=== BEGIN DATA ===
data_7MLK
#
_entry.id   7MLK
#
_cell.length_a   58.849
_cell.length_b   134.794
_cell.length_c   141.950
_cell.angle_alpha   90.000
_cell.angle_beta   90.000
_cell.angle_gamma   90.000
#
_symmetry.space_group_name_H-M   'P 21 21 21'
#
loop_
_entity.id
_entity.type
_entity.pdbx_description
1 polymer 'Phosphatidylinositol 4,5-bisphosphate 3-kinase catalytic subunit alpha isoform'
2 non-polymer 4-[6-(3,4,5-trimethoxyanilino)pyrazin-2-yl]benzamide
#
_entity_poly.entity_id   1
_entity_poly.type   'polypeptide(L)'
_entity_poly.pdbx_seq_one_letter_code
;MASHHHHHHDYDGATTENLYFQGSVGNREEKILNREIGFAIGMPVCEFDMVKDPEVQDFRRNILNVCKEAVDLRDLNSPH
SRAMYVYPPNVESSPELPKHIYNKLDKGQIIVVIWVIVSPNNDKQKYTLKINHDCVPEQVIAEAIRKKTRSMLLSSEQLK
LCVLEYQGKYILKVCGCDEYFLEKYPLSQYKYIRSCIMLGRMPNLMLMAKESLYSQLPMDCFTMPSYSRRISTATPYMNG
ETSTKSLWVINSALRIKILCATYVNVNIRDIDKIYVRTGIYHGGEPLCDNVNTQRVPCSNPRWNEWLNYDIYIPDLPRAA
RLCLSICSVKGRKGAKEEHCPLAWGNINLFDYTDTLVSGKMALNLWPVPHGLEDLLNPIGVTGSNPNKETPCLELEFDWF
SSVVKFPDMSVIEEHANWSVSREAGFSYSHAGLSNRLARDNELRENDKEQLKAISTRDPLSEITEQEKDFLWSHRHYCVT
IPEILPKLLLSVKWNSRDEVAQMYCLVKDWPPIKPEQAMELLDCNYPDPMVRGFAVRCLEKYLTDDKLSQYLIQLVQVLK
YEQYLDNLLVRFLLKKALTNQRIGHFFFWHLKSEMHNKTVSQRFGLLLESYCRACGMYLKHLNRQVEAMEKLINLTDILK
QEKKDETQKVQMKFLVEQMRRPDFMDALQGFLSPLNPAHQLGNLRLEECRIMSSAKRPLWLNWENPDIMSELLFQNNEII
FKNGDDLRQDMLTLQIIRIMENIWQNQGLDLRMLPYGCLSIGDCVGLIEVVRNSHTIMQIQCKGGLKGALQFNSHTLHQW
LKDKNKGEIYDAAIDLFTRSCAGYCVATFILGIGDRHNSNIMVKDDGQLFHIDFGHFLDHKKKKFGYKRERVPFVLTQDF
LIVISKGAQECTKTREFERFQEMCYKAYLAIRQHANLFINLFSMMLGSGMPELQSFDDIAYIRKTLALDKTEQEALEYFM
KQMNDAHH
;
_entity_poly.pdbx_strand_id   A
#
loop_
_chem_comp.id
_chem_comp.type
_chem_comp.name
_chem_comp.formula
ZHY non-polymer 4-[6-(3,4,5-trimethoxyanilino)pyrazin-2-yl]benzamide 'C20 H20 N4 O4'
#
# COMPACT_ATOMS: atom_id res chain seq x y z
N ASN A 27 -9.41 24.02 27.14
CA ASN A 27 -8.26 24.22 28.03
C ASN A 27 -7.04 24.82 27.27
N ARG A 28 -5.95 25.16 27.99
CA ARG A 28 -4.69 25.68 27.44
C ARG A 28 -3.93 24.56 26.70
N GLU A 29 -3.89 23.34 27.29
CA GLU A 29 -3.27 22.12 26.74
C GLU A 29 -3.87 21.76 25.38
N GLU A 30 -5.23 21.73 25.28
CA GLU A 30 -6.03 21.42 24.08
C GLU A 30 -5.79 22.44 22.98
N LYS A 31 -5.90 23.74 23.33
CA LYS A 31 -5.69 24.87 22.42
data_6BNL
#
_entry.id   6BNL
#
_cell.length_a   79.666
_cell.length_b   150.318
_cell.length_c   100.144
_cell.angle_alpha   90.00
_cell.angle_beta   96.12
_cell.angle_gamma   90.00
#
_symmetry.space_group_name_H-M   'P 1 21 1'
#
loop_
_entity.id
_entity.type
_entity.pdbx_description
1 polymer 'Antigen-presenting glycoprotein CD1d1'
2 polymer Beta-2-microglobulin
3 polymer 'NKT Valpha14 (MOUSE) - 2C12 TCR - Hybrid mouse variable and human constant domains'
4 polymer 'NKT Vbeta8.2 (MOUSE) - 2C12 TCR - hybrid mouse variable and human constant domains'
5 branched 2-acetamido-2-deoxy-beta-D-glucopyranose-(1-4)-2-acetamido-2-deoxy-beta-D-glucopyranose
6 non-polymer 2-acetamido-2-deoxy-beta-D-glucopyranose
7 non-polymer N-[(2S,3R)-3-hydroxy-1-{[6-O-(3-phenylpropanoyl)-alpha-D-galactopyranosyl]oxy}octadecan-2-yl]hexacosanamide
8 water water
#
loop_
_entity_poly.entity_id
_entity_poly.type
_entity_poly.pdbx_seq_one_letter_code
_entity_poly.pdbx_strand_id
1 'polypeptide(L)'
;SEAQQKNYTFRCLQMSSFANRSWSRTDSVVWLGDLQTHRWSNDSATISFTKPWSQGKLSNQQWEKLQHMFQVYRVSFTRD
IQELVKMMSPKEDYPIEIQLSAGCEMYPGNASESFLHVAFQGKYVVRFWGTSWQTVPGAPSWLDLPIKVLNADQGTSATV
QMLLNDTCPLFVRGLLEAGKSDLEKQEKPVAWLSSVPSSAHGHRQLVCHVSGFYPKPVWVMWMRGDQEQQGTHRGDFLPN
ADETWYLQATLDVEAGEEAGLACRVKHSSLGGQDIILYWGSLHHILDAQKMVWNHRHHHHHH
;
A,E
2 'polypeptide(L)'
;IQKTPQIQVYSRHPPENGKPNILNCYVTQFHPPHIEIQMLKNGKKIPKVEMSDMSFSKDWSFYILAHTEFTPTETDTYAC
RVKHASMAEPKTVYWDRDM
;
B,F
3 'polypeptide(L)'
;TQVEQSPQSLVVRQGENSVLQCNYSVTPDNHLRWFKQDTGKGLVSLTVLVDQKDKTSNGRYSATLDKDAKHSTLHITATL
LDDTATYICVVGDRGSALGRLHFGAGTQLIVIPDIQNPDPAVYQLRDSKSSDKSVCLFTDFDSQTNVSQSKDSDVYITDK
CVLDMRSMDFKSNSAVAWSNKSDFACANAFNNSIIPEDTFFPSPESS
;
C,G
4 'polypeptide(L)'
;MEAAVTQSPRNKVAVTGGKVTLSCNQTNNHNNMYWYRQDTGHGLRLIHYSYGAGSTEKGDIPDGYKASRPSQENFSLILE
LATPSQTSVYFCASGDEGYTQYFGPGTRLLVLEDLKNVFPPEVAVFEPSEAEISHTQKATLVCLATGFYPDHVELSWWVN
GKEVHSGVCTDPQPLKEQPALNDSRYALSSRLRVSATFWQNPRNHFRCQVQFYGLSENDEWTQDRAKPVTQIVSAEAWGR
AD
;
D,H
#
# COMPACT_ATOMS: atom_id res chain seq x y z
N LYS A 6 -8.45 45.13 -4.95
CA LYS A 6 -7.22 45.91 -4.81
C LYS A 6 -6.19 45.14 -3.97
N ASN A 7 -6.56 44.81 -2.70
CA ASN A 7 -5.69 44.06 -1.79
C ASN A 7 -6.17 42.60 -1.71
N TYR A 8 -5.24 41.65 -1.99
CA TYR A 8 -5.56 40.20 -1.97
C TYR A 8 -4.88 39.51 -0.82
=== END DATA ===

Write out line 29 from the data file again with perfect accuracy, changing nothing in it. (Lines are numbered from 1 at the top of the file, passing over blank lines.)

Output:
SSVVKFPDMSVIEEHANWSVSREAGFSYSHAGLSNRLARDNELRENDKEQLKAISTRDPLSEITEQEKDFLWSHRHYCVT